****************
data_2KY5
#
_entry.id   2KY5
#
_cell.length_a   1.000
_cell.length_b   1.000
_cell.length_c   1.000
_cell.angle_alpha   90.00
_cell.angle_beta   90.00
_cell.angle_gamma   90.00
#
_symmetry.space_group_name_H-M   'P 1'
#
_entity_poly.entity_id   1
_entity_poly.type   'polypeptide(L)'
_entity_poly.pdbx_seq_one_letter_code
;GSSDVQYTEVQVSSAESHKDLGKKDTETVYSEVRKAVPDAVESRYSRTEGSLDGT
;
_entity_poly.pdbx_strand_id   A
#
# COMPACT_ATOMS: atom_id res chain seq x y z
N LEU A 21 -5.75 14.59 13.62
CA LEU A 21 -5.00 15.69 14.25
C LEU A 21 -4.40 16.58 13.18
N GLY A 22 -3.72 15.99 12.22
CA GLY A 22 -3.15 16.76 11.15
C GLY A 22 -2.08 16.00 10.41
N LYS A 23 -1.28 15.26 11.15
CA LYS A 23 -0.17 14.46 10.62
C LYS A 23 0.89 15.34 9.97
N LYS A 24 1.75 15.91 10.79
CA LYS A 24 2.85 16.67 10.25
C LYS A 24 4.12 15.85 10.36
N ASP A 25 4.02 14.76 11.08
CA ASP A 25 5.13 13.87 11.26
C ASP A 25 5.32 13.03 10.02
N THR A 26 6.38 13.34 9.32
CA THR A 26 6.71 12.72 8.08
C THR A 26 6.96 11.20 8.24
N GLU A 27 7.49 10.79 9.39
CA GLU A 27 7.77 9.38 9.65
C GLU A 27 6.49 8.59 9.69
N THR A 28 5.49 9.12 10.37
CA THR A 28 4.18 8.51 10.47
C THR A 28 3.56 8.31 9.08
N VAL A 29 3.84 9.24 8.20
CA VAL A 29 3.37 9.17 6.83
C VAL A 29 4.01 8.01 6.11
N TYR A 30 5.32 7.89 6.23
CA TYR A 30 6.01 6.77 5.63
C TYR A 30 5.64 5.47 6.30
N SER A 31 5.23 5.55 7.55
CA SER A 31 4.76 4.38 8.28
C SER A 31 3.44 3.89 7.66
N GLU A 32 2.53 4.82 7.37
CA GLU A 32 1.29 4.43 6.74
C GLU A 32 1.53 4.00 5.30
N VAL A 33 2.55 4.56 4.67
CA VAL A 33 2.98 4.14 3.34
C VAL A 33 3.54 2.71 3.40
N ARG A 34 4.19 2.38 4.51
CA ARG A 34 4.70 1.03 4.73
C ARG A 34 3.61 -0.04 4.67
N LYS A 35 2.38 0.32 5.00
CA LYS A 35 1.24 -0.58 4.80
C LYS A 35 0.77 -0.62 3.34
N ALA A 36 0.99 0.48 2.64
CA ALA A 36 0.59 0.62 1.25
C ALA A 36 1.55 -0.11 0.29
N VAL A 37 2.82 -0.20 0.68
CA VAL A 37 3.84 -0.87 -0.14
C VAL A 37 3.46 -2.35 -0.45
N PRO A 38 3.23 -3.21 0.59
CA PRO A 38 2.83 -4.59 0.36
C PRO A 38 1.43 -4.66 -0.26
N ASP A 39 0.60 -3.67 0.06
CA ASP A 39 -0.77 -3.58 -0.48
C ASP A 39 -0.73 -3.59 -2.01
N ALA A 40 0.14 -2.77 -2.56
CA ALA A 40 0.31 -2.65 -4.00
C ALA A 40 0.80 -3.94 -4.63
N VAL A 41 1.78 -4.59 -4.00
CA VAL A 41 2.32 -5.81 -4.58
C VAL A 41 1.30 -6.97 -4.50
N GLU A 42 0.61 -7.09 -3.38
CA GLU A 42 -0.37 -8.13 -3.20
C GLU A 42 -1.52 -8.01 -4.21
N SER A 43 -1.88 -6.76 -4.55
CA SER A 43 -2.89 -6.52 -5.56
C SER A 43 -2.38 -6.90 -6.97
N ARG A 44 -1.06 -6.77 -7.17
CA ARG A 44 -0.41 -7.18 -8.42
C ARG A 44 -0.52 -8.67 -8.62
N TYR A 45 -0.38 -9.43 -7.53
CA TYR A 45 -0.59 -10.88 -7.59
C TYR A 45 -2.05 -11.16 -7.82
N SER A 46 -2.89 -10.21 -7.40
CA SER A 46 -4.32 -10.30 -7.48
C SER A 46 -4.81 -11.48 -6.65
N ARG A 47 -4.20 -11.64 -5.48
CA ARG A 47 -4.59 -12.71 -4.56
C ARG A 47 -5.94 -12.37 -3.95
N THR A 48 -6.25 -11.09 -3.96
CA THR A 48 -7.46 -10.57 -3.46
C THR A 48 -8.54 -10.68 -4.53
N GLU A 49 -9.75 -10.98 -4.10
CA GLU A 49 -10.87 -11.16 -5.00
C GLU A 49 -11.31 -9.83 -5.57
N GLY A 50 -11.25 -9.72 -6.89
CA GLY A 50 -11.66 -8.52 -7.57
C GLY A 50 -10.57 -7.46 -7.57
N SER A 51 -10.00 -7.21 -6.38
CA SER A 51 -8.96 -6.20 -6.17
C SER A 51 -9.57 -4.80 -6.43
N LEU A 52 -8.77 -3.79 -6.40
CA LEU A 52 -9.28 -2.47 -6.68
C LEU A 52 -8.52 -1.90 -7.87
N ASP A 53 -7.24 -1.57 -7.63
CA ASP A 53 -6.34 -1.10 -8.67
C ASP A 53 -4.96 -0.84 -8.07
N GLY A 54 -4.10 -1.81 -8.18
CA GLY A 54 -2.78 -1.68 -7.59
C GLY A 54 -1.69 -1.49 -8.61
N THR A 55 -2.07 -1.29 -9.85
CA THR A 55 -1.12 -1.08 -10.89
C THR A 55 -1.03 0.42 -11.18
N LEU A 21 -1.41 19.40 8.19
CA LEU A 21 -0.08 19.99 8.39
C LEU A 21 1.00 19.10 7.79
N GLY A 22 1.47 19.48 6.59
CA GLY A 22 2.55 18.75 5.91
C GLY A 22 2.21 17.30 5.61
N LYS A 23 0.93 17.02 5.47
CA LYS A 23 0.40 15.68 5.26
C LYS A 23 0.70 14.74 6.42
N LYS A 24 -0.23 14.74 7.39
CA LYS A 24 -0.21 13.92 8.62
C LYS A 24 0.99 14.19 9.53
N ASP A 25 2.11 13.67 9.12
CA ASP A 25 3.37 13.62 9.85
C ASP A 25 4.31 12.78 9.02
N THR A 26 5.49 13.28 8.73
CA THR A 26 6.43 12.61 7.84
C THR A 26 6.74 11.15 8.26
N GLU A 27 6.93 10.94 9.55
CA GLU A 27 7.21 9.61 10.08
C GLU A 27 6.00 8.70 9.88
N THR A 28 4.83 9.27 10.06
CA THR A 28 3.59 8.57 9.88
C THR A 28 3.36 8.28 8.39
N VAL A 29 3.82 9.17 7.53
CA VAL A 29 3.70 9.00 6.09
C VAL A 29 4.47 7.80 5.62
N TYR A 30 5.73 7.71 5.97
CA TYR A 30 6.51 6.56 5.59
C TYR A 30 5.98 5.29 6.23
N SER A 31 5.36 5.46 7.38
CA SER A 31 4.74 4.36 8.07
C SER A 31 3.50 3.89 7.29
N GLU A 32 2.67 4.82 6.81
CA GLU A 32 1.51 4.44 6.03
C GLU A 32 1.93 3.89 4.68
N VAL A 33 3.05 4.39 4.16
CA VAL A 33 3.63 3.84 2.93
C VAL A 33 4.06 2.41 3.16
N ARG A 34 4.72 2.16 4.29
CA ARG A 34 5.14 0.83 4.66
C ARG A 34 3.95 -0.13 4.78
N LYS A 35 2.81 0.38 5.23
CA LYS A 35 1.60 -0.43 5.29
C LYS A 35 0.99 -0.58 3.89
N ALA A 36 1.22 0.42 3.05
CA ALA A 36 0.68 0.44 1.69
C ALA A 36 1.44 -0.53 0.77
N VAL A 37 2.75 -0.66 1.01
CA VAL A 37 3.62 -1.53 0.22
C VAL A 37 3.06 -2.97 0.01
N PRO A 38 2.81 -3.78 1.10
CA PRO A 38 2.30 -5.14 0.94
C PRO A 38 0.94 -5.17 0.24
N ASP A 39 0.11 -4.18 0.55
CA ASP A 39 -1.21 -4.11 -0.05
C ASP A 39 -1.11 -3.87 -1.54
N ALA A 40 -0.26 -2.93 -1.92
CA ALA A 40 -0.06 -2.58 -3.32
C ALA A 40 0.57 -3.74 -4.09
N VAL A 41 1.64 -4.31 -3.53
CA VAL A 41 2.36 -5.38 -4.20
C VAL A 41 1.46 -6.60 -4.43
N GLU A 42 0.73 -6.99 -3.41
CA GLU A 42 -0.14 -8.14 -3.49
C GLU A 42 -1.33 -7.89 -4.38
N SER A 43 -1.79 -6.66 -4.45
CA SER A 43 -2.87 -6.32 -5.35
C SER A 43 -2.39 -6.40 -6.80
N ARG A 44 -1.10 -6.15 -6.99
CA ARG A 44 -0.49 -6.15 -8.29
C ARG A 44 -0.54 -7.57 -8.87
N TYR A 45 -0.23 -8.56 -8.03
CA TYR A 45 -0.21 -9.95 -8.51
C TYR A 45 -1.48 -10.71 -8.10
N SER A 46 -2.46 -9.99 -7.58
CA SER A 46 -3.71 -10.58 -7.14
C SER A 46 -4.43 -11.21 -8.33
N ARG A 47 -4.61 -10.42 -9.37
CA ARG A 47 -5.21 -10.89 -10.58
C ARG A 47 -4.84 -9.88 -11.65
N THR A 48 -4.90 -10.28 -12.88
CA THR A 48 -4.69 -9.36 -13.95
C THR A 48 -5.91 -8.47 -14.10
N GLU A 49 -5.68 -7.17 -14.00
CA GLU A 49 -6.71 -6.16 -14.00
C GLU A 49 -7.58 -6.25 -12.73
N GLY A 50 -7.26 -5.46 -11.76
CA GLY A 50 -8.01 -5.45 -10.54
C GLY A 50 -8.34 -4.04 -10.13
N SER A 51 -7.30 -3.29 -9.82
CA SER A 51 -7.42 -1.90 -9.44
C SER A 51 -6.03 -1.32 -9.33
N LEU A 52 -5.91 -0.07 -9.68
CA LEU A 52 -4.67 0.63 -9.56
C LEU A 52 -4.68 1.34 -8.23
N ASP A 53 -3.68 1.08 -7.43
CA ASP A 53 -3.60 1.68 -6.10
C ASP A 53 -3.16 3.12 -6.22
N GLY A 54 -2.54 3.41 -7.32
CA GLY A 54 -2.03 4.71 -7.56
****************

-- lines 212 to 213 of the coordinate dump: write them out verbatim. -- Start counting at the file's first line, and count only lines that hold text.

CA GLU A 49 -6.71 -6.16 -14.00
C GLU A 49 -7.58 -6.25 -12.73